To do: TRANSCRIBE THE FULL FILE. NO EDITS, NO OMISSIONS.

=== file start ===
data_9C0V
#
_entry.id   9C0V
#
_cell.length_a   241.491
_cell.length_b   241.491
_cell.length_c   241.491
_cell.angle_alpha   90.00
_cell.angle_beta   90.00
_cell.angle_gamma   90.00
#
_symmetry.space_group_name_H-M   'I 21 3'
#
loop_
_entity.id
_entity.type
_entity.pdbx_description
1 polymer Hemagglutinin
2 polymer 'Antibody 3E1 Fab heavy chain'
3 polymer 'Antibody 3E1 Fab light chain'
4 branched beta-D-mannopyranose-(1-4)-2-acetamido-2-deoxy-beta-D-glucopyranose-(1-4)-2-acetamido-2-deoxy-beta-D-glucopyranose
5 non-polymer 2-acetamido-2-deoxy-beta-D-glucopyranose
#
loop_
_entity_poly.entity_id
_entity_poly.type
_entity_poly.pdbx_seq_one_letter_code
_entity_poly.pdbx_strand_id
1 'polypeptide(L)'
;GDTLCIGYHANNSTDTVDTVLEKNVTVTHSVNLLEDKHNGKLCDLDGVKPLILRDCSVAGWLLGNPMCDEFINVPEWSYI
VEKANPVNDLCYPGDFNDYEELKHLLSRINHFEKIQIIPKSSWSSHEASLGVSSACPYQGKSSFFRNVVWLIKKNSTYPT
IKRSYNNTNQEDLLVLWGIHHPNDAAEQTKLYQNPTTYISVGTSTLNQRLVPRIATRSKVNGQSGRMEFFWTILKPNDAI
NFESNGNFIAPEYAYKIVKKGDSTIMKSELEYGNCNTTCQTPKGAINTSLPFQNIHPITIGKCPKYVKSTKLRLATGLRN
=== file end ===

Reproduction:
data_9C0V
#
_entry.id   9C0V
#
_cell.length_a   241.491
_cell.length_b   241.491
_cell.length_c   241.491
_cell.angle_alpha   90.00
_cell.angle_beta   90.00
_cell.angle_gamma   90.00
#
_symmetry.space_group_name_H-M   'I 21 3'
#
loop_
_entity.id
_entity.type
_entity.pdbx_description
1 polymer Hemagglutinin
2 polymer 'Antibody 3E1 Fab heavy chain'
3 polymer 'Antibody 3E1 Fab light chain'
4 branched beta-D-mannopyranose-(1-4)-2-acetamido-2-deoxy-beta-D-glucopyranose-(1-4)-2-acetamido-2-deoxy-beta-D-glucopyranose
5 non-polymer 2-acetamido-2-deoxy-beta-D-glucopyranose
#
loop_
_entity_poly.entity_id
_entity_poly.type
_entity_poly.pdbx_seq_one_letter_code
_entity_poly.pdbx_strand_id
1 'polypeptide(L)'
;GDTLCIGYHANNSTDTVDTVLEKNVTVTHSVNLLEDKHNGKLCDLDGVKPLILRDCSVAGWLLGNPMCDEFINVPEWSYI
VEKANPVNDLCYPGDFNDYEELKHLLSRINHFEKIQIIPKSSWSSHEASLGVSSACPYQGKSSFFRNVVWLIKKNSTYPT
IKRSYNNTNQEDLLVLWGIHHPNDAAEQTKLYQNPTTYISVGTSTLNQRLVPRIATRSKVNGQSGRMEFFWTILKPNDAI
NFESNGNFIAPEYAYKIVKKGDSTIMKSELEYGNCNTTCQTPKGAINTSLPFQNIHPITIGKCPKYVKSTKLRLATGLRN